Carbide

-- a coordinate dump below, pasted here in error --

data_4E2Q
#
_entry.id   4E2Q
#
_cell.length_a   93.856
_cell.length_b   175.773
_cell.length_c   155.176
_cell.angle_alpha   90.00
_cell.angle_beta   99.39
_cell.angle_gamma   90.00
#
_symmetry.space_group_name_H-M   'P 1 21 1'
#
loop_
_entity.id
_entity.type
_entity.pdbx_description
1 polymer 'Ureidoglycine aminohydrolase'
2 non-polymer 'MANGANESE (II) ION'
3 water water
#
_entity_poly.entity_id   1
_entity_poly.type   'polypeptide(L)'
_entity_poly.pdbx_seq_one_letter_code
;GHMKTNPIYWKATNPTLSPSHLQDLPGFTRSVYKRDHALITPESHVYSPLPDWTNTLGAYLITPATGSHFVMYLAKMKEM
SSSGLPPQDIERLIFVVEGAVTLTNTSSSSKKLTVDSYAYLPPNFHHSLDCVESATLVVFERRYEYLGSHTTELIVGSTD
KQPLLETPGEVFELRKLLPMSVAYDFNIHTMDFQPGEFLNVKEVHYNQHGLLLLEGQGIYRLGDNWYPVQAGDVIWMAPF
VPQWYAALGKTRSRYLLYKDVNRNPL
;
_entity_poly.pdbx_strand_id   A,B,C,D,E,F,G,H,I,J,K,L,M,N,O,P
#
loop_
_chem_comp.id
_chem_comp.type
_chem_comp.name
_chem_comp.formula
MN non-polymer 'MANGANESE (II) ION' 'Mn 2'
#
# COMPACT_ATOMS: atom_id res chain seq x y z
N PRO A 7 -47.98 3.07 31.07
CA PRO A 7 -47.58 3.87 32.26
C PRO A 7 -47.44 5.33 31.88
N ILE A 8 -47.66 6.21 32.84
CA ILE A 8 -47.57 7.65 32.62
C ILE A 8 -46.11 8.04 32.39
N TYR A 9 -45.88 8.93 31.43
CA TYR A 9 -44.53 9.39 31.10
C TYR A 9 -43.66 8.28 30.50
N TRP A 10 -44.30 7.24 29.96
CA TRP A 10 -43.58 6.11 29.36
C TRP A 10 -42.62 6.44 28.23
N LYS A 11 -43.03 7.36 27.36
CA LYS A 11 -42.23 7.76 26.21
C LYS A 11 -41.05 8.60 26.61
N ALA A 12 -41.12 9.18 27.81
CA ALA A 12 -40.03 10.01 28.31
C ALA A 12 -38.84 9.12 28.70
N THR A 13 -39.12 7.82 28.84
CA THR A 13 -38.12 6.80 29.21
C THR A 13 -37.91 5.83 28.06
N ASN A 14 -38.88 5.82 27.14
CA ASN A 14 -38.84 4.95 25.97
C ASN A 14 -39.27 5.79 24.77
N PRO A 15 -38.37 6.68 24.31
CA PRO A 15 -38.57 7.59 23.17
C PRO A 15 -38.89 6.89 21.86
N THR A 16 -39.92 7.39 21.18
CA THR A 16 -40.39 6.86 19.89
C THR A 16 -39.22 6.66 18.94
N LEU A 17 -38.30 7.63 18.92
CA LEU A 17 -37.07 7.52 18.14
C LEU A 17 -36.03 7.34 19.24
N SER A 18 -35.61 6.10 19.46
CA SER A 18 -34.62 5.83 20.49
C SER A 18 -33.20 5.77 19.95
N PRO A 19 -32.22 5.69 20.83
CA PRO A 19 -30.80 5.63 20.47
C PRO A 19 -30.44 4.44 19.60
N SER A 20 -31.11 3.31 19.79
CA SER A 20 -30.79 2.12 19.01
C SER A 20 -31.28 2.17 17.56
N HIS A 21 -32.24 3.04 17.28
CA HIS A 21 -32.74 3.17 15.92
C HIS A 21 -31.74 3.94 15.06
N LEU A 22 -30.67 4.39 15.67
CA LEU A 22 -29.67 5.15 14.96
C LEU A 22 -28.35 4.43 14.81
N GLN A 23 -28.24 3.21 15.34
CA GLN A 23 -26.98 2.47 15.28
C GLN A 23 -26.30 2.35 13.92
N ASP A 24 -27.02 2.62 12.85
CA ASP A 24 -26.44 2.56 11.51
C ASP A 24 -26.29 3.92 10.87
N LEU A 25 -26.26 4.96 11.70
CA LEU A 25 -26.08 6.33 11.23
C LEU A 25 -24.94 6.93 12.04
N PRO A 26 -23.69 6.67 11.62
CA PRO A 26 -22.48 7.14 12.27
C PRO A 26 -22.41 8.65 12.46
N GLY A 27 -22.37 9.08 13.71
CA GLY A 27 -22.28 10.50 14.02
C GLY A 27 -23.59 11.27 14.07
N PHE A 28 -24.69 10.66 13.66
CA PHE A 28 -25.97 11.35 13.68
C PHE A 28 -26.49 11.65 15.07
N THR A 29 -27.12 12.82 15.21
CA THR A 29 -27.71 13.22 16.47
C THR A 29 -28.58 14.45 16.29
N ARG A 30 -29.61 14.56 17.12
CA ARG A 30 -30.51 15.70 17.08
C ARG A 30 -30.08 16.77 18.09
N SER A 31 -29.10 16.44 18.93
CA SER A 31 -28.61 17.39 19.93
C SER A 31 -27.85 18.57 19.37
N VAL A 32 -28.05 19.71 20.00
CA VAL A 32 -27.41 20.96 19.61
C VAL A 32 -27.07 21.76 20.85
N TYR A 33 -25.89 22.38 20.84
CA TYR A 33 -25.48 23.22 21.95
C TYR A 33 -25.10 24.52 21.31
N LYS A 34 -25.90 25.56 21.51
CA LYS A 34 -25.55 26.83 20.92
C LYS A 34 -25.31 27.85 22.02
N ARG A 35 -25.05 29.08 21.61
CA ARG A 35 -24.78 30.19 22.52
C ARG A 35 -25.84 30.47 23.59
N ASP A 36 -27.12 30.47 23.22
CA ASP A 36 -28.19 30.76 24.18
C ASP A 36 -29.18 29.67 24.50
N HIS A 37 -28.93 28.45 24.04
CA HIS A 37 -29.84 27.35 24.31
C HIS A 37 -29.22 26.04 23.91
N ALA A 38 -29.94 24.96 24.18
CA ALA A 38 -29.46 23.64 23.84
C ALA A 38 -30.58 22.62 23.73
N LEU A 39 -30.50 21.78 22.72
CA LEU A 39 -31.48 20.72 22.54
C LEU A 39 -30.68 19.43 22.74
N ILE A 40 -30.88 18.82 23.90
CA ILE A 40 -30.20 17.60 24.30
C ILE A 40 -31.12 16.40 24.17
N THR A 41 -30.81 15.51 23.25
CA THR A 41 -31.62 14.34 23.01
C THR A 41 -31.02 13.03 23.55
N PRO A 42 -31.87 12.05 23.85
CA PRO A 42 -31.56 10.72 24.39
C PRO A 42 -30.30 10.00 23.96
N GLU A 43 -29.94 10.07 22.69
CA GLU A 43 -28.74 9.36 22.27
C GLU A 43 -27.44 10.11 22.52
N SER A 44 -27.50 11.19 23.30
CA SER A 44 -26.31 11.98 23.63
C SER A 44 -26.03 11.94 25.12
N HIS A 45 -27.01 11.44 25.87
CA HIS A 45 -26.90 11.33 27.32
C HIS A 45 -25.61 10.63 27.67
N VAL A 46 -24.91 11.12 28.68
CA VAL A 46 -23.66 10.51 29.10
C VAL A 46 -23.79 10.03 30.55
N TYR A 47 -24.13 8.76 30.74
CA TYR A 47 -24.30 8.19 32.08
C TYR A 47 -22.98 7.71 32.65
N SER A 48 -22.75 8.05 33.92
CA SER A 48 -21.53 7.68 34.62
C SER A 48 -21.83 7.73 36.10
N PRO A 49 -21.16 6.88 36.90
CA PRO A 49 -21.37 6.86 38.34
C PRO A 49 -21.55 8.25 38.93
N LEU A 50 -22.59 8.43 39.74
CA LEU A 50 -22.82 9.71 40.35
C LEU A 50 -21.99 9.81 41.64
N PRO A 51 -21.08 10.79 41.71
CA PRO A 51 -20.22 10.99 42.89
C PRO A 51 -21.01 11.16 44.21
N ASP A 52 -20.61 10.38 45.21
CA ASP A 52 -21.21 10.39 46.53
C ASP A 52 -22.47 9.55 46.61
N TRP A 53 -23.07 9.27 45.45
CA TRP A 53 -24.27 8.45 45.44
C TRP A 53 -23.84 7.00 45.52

Tungsten carbide (chemical formula: WC) is a chemical compound (specifically, a carbide) containing equal parts of tungsten and carbon atoms. In its most basic form, tungsten carbide is a fine gray powder, but it can be pressed and formed into shapes for use in industrial machinery, cutting tools, abrasives, armor-piercing rounds, other tools and instruments, and jewelry. Tungsten carbide is approximately two times stiffer than steel, with a Young’s modulus of approximately 550 GPa, and is much denser than steel or titanium. It is comparable with corundum (α-Al2O3), sapphire and ruby in hardness and can only be polished and finished with abrasives of superior hardness such as cubic boron nitride and diamond, in the form of powder, wheels, and compounds.

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